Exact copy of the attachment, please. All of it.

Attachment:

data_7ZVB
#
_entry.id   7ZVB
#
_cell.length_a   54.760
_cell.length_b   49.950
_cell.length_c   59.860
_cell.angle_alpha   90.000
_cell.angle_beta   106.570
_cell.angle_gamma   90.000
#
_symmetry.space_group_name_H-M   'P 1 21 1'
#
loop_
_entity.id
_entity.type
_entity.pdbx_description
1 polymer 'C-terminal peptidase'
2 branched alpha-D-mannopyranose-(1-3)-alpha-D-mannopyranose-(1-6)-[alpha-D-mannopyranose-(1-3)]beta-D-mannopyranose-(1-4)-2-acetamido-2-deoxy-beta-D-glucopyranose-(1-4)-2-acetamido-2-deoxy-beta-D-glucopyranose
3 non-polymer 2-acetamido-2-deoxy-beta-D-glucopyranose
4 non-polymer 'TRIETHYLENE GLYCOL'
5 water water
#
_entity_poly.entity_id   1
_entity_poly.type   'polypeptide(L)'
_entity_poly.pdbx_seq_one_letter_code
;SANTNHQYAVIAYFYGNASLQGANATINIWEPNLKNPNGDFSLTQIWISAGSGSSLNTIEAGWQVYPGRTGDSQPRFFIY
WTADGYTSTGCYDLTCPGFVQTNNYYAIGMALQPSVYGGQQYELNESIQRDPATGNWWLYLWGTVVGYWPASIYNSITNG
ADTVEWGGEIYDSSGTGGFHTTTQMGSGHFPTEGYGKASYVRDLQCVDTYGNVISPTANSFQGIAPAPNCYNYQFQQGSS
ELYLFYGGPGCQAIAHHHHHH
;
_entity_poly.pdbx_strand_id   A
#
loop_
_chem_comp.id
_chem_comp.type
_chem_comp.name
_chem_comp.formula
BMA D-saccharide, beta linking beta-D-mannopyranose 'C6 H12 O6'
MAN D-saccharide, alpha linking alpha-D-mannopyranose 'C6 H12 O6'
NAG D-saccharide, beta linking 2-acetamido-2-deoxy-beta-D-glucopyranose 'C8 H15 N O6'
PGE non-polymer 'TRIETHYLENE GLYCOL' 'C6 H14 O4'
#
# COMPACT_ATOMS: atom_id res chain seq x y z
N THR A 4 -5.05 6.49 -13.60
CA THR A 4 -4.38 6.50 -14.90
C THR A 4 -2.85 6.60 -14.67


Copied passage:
data_7ZVB
#
_entry.id   7ZVB
#
_cell.length_a   54.760
_cell.length_b   49.950
_cell.length_c   59.860
_cell.angle_alpha   90.000
_cell.angle_beta   106.570
_cell.angle_gamma   90.000
#
_symmetry.space_group_name_H-M   'P 1 21 1'
#
loop_
_entity.id
_entity.type
_entity.pdbx_description
1 polymer 'C-terminal peptidase'
2 branched alpha-D-mannopyranose-(1-3)-alpha-D-mannopyranose-(1-6)-[alpha-D-mannopyranose-(1-3)]beta-D-mannopyranose-(1-4)-2-acetamido-2-deoxy-beta-D-glucopyranose-(1-4)-2-acetamido-2-deoxy-beta-D-glucopyranose
3 non-polymer 2-acetamido-2-deoxy-beta-D-glucopyranose
4 non-polymer 'TRIETHYLENE GLYCOL'
5 water water
#
_entity_poly.entity_id   1
_entity_poly.type   'polypeptide(L)'
_entity_poly.pdbx_seq_one_letter_code
;SANTNHQYAVIAYFYGNASLQGANATINIWEPNLKNPNGDFSLTQIWISAGSGSSLNTIEAGWQVYPGRTGDSQPRFFIY
WTADGYTSTGCYDLTCPGFVQTNNYYAIGMALQPSVYGGQQYELNESIQRDPATGNWWLYLWGTVVGYWPASIYNSITNG
ADTVEWGGEIYDSSGTGGFHTTTQMGSGHFPTEGYGKASYVRDLQCVDTYGNVISPTANSFQGIAPAPNCYNYQFQQGSS
ELYLFYGGPGCQAIAHHHHHH
;
_entity_poly.pdbx_strand_id   A
#
loop_
_chem_comp.id
_chem_comp.type
_chem_comp.name
_chem_comp.formula
BMA D-saccharide, beta linking beta-D-mannopyranose 'C6 H12 O6'
MAN D-saccharide, alpha linking alpha-D-mannopyranose 'C6 H12 O6'
NAG D-saccharide, beta linking 2-acetamido-2-deoxy-beta-D-glucopyranose 'C8 H15 N O6'
PGE non-polymer 'TRIETHYLENE GLYCOL' 'C6 H14 O4'
#
# COMPACT_ATOMS: atom_id res chain seq x y z
N THR A 4 -5.05 6.49 -13.60
CA THR A 4 -4.38 6.50 -14.90
C THR A 4 -2.85 6.60 -14.67